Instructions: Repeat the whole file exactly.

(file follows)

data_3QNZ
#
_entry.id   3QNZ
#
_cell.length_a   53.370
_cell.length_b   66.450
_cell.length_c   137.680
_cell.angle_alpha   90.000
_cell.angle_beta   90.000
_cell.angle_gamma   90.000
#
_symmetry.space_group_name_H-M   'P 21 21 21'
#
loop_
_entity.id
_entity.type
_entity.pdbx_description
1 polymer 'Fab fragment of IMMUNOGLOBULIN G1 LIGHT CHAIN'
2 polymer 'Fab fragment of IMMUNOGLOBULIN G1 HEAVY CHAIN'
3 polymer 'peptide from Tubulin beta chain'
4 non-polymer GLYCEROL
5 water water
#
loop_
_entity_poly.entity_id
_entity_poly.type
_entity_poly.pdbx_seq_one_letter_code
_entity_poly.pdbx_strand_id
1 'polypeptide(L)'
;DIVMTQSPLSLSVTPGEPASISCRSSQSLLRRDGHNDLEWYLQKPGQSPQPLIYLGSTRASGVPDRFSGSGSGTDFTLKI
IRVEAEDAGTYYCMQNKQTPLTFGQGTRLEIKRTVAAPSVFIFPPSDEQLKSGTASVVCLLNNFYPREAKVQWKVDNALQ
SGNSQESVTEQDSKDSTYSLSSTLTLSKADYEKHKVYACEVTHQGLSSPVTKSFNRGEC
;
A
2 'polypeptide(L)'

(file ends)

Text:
data_3QNZ
#
_entry.id   3QNZ
#
_cell.length_a   53.370
_cell.length_b   66.450
_cell.length_c   137.680
_cell.angle_alpha   90.000
_cell.angle_beta   90.000
_cell.angle_gamma   90.000
#
_symmetry.space_group_name_H-M   'P 21 21 21'
#
loop_
_entity.id
_entity.type
_entity.pdbx_description
1 polymer 'Fab fragment of IMMUNOGLOBULIN G1 LIGHT CHAIN'
2 polymer 'Fab fragment of IMMUNOGLOBULIN G1 HEAVY CHAIN'
3 polymer 'peptide from Tubulin beta chain'
4 non-polymer GLYCEROL
5 water water
#
loop_
_entity_poly.entity_id
_entity_poly.type
_entity_poly.pdbx_seq_one_letter_code
_entity_poly.pdbx_strand_id
1 'polypeptide(L)'
;DIVMTQSPLSLSVTPGEPASISCRSSQSLLRRDGHNDLEWYLQKPGQSPQPLIYLGSTRASGVPDRFSGSGSGTDFTLKI
IRVEAEDAGTYYCMQNKQTPLTFGQGTRLEIKRTVAAPSVFIFPPSDEQLKSGTASVVCLLNNFYPREAKVQWKVDNALQ
SGNSQESVTEQDSKDSTYSLSSTLTLSKADYEKHKVYACEVTHQGLSSPVTKSFNRGEC
;
A
2 'polypeptide(L)'